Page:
Digital life is a power hog

Energy Saving TrustA report out today by the Energy Saving Trust, predicts that by 2020, flat-screen televisions, computers and other hi-tech gadgets will use nearly half of a typical British home’s total electricity. This is in part due to the growth of single person households, along with the rising popularity of larger LCD televisions, set-top boxes, computers, games consoles and media players — all of which add to much higher energy consumption.

As a result, consumer electronics will soon overtake kitchen appliances and lighting as the biggest single drain on domestic power, the report says.

Not only are there many more devices in the typical home, but many of them are in a permanent state of readiness to swing into action.

None of this should come as too much of a surprise, especially to readers of this blog. A quick scan of my own living room and the problem is all too evident. As much as I embrace the digital lifestyle, I’m becoming more conscious of the frivolous approach to electricity usage that many devices take. For example, why do so many products “glow” when not in use? And a real beef of mine is digital picture frames. While the concept is cool, it’s yet-another LCD screen that we can surely live without.

Part of the problem that consumers face is a lack of up-front information and guidance from manufacturers. What’s the difference in electricity usage between putting your TV on standby or computer to sleep, and switching off completely? How does one company’s product compare to another? One solution might be to legislate so that all devices must carry clear labeling on power consumption.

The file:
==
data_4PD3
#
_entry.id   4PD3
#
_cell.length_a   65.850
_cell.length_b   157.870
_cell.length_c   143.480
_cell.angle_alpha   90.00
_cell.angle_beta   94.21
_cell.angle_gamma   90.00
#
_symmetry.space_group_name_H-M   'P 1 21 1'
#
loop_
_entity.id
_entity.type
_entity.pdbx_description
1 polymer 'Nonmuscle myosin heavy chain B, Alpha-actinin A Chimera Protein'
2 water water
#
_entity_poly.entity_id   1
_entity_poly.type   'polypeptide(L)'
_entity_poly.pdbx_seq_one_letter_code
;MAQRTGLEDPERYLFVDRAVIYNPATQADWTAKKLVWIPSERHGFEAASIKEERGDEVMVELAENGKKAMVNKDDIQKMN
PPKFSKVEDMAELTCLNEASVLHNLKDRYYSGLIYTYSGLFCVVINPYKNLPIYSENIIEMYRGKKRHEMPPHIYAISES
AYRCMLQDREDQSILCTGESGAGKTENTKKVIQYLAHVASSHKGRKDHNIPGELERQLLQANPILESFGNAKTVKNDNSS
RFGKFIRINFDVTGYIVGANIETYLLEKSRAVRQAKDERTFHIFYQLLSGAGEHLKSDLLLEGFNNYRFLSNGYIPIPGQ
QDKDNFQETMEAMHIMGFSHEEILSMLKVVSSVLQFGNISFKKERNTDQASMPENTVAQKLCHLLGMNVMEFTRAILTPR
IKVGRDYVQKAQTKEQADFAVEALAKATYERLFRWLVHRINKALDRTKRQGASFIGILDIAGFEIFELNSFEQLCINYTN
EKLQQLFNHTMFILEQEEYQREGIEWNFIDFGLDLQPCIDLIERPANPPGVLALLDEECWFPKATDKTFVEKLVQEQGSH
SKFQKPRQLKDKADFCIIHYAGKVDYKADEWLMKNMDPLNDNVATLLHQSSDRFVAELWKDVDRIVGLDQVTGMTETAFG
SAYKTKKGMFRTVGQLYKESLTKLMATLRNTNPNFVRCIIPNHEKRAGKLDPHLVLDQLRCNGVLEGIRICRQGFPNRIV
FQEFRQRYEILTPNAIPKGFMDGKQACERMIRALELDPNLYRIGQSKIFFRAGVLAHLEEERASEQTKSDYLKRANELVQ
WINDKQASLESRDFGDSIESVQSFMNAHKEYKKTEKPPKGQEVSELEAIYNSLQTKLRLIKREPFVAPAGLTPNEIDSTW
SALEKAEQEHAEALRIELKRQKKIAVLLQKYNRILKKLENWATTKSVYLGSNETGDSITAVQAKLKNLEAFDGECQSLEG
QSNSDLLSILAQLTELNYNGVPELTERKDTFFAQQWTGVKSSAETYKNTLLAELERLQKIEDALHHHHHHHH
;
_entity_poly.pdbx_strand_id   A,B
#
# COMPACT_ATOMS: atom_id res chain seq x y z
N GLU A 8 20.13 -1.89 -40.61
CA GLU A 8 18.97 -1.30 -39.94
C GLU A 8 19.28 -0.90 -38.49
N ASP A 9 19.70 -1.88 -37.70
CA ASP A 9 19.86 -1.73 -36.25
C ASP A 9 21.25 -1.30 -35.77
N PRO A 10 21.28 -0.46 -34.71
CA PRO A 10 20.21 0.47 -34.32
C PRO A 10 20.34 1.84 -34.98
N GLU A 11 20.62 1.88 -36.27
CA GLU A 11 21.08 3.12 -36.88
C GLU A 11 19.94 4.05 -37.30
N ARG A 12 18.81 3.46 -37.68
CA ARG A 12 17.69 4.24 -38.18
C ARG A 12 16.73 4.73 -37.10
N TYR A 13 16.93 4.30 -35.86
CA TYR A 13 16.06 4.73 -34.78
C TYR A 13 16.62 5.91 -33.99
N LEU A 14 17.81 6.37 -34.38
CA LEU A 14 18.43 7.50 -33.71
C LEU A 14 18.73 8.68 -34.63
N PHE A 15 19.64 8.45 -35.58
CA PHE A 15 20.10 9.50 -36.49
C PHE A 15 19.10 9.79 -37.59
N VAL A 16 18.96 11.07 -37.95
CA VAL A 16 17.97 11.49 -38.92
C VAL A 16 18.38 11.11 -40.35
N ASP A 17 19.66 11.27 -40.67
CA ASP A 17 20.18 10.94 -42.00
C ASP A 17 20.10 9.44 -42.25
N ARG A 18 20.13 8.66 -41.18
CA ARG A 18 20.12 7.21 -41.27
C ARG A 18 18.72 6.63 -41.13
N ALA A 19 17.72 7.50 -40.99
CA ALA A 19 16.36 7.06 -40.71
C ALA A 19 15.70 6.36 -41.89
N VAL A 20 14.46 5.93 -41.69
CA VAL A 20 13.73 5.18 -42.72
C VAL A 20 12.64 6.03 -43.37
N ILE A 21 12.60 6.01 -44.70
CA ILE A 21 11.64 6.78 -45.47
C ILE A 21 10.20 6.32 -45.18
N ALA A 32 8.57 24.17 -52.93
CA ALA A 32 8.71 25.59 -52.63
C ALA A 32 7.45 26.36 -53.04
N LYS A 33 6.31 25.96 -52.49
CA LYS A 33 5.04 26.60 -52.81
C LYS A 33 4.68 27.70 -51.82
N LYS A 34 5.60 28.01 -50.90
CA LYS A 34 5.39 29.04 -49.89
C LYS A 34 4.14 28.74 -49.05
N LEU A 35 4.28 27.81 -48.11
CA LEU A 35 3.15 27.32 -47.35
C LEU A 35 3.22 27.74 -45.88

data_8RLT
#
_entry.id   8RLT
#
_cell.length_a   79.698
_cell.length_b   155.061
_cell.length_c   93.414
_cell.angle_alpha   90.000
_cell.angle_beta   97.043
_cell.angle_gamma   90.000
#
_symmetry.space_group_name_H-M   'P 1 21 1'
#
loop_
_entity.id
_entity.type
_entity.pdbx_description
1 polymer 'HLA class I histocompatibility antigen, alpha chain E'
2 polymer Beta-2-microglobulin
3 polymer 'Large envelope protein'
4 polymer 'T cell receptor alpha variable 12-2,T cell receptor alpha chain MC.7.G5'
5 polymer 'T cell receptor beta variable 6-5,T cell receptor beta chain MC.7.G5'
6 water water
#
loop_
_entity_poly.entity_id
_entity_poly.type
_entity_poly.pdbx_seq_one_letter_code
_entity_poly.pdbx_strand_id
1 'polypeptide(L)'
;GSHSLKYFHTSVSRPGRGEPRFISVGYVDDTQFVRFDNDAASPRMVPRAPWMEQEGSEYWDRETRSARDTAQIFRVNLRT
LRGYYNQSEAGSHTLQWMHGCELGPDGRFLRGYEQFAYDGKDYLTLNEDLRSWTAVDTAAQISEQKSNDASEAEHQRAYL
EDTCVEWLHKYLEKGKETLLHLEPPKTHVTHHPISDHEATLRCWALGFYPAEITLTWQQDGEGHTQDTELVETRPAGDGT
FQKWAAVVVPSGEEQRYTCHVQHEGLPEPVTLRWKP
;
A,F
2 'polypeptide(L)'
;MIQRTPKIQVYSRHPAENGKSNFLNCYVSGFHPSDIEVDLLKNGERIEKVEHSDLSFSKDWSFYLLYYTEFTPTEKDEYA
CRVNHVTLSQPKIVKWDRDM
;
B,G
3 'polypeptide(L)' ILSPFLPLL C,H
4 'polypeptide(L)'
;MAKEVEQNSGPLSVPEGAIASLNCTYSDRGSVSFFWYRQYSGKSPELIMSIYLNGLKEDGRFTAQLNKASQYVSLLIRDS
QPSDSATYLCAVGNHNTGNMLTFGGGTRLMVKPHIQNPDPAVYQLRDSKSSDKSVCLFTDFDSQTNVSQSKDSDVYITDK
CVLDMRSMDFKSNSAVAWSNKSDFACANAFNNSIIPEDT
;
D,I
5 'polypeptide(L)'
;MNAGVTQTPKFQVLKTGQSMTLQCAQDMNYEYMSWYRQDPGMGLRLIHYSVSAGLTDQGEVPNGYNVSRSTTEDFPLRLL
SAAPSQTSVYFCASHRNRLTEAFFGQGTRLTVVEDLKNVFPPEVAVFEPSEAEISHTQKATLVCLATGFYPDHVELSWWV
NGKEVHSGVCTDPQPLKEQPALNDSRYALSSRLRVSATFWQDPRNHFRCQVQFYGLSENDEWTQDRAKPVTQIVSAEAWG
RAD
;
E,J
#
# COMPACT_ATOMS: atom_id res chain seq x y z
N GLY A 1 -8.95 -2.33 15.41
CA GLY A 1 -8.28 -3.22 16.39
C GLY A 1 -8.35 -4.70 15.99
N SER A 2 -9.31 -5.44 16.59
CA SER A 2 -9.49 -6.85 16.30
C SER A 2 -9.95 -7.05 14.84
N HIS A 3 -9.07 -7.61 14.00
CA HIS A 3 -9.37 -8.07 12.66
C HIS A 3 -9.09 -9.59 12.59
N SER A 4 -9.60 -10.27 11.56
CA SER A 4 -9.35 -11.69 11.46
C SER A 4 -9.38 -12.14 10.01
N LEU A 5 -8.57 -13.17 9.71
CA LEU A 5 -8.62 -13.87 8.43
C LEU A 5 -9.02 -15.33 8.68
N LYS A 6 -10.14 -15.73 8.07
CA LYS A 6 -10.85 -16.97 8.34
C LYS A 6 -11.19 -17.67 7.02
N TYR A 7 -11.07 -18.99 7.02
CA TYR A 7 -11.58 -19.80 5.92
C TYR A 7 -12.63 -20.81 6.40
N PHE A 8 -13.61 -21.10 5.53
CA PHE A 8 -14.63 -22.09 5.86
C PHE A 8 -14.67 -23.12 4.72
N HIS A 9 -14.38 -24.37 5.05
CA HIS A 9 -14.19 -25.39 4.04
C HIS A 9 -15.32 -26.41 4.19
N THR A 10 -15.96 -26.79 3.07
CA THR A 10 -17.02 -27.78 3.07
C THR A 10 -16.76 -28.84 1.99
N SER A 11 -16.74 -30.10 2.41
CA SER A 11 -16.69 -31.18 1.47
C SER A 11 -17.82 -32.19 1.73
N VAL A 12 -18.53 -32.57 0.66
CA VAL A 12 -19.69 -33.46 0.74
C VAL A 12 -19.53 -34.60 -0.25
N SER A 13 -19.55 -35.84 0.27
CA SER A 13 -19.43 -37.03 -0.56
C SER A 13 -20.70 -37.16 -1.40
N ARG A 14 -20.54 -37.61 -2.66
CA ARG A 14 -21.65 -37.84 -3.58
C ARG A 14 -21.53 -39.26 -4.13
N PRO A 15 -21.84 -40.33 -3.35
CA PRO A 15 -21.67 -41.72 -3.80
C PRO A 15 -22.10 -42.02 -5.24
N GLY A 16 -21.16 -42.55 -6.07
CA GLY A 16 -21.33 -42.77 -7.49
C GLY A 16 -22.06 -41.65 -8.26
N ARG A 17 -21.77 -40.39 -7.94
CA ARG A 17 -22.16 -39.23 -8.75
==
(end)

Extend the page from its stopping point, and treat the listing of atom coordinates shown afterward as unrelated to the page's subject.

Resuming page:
How might we stop digital life from being such a power hog? Please leave your comments.

last100 is edited by Steve O'Hear. Aside from founding last100, Steve is co-founder and CEO of Beepl and a freelance journalist who has written for numerous publications, including TechCrunch, The Guardian, ZDNet, ReadWriteWeb and Macworld, and also wrote and directed the Silicon Valley documentary, In Search of the Valley. See his full profile and disclosure of his industry affiliations.

2 Responses to “Digital life is a power hog”

  1. Kendall says:

    > How might we stop digital life from being such a power hog?

    To the extent that power becomes more costly, people living the digital life will tend to find various means to reduce their consumption.

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